Fantasy is fertile ground for comedy. With all its weighty, terribly serious lore, its stiff traditions, and its outlandish tropes, the likes of Game of Thrones and Lord of the Rings are absolutely ripe for parody, yet surprisingly few shows or movies have managed to produce genuine comedy from the fantasy genre. Enter Disenchantment, the new show from animator Matt Groening, who created both The Simpsons and Futurama - two of the funniest, best observed TV shows of the past 20 years. It’s due exclusively on Netflix on August 17 and… it’s genuinely laugh-out-loud funny.
This show was almost presented as an aside during Netflix’s ‘What’s Next’ conference in April, yet it could be one of the most important, impressive shows on the streaming service in 2018. It follows the exploits of Princess Bean (hello there, not so subtle nod to Sean Bean who plays Ned Stark in Game of Thrones / Boromir in LOTR), who is being forced to marry against her will to fulfil a political alliance forged by her father. Basically, the plot of almost any medieval fantasy epic. Within the first episode she’s joined by a devil called Luci and an elf called, er, Elfo. It’s not lazy naming, instead there’s a running joke in episode 1 that I won’t spoil here. Bean is reluctant to marry, and prefers to spend her nights brawling in bars or joyriding carriages around the countryside. The show derives much of its comedy from viewing the stuffy traditions of medieval fantasy with a thoroughly modern eye.
In terms of the humour, this is more like Futurama than The Simpsons - rather than focusing on light-hearted observations of relatable situations and characters, Disenchantment goes for outright funnies and more physical humour. There’s one scene in the first episode that features (essentially) the Iron Throne from Game of Thrones that made me laugh out loud, even if it was a bit silly. This is very much a dark mockery of medieval tropes, often veering into the ridiculous to do so. Sure, some of the jokes lack subtlety, but Futurama very much treads that fine line between clearly signposted buffoonery and less obvious “did he just say that?” funnies, and is all the better for it… so there’s no reason it can’t work here. It’s not exactly family friendly either, but that’s no surprise given the subject matter it satirises. There’s a sly nod to the incestuous relationship between Jaime and Cersei Lannister in episode 1 that sets the tone nicely.
The plotlines I’ve seen so far take you on a whistlestop tour of almost every fantasy setting, all seen through a very Simpsons-esque filter. Elves, wizards, mermaids, and ogres are all on the list, and they’re presented in a way that feels both familiar and unique to Disenchantment. Given how rich the subject matter is, this show could probably run for several seasons before reaching the bottom of the medieval barrel and repeating a single joke. Given how tightly written everything seems to be, there’s little danger of the setting or stories ever getting stale.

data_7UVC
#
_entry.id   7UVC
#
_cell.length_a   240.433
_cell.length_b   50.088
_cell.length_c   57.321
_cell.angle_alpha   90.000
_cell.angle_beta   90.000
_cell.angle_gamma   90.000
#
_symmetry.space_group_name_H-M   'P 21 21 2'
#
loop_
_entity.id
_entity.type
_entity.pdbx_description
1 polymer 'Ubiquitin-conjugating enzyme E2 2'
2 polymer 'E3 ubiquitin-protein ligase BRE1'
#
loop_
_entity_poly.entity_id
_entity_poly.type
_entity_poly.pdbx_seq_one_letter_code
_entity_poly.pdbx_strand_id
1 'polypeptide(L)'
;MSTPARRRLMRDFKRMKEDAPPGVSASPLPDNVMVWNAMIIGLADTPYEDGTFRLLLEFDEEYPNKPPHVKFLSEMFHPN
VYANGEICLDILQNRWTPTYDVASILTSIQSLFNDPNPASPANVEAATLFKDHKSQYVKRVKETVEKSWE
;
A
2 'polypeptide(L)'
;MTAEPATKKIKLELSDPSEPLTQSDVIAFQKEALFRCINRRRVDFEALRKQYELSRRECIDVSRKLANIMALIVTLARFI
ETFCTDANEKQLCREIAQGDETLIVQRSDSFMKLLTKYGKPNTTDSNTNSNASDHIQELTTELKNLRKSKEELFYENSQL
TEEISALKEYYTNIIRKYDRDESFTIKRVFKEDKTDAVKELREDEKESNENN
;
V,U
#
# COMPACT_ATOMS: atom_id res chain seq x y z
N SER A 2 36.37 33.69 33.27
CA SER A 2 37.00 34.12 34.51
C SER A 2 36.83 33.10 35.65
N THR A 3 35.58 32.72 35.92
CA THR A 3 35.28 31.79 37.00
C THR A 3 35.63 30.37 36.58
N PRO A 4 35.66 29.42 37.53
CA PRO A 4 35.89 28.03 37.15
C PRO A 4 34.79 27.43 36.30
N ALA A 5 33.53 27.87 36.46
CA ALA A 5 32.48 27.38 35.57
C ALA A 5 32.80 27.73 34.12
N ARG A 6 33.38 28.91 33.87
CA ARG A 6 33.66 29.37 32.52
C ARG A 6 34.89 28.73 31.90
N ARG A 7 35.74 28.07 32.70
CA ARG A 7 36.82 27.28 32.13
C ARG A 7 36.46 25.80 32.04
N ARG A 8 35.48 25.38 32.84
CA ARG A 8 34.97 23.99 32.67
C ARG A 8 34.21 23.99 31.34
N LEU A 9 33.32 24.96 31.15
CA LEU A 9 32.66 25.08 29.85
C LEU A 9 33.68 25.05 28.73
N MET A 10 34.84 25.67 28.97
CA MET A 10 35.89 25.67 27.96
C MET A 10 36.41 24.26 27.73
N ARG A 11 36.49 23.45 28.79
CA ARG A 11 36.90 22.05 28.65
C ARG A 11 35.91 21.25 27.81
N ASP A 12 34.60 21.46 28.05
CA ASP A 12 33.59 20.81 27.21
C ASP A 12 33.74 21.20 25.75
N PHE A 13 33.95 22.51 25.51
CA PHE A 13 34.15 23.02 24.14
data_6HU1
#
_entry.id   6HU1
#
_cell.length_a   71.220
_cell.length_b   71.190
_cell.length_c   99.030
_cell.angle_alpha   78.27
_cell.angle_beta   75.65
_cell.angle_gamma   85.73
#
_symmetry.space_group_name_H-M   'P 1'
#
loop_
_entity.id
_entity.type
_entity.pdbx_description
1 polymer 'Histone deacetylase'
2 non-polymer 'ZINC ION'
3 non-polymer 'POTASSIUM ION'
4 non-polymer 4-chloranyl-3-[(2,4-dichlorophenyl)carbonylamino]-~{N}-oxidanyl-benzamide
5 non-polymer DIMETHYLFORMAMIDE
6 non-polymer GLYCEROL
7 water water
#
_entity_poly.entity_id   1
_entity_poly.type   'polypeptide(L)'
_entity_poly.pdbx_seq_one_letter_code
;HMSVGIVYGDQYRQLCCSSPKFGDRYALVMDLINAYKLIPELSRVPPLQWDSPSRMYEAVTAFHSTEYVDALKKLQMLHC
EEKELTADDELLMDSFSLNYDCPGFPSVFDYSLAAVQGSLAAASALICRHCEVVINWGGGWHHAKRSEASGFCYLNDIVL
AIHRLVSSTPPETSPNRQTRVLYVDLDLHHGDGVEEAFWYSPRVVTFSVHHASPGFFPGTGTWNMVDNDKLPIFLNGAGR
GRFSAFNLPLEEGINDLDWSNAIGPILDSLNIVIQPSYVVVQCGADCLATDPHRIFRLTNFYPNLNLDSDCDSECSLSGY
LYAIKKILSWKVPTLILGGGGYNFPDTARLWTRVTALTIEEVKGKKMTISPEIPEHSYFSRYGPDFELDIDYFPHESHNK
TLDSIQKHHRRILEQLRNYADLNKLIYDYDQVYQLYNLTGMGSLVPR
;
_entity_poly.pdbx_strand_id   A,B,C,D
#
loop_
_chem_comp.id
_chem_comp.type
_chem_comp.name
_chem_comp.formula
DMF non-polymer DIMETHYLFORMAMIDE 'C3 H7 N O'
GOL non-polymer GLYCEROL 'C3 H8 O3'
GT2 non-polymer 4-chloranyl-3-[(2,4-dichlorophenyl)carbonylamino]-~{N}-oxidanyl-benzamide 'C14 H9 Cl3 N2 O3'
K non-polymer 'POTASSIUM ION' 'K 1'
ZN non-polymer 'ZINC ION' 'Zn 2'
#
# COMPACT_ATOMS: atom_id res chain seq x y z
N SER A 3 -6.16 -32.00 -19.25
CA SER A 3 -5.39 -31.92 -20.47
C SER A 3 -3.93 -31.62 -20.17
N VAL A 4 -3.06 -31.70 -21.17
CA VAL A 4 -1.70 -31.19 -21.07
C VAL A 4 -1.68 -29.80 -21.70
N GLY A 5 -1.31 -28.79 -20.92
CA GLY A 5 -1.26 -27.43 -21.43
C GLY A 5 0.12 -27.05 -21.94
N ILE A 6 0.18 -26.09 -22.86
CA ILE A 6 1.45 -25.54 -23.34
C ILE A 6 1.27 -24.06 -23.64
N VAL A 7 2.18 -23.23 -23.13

This show is a big coup for Netflix (who wouldn’t want the next Simpsons or Futurama on their network?), so it’s no surprise that the production values are high. It looks utterly lush, and the animations are superbly drawn, but never veers into garish excess. Similarly, the voice actors are people you’ll definitely recognise from other shows, but there are few household names in there. Long term Groening aficionados will recognise the likes of Tress MacNielle, Billy West, and John DiMaggio from his previous shows, but none are playing the principle characters. Matt Berry essentially plays Steven Toast in a fantasy setting, but that’s no bad thing, and The Mighty Boosh’s Noel Fielding is another notable name.
As with most animated shows, Disenchantment will always offer a base-level of comedy, but its enduring appeal relies on the development of the core characters. I’ve watched a handful of the opening episodes now, and am warming to the trio at the heart of it, along with a few secondary characters, but they’re unlikely to sustain a full season in their own right. One of the reasons Futurama is so fondly thought of is the relationship between Fry and Leila (and Fry and Bender), and Disenchantment will need something similarly touching to truly fulfil its own potential. It’s a near inevitability, given how smartly observed the rest of the show seems to be.
If you’re looking for the next easy binge in between more serious TV seasons, Disenchantment could be it, although treating it as light relief that you half-watch while doing something else is doing the show something of a disservice. Even in the first episode, there are plenty of quick, blink-and-you-miss-it gags, and layers of subtlety that you may only appreciate on a second viewing. It’s way too early to say whether it’ll reach the same popularity of The Simpsons and Futurama, but when the biggest name in animation (Matt Groening) takes on the hottest TV show of the past decade (Game of Thrones), you expect something truly special. And it’s looking very promising so far.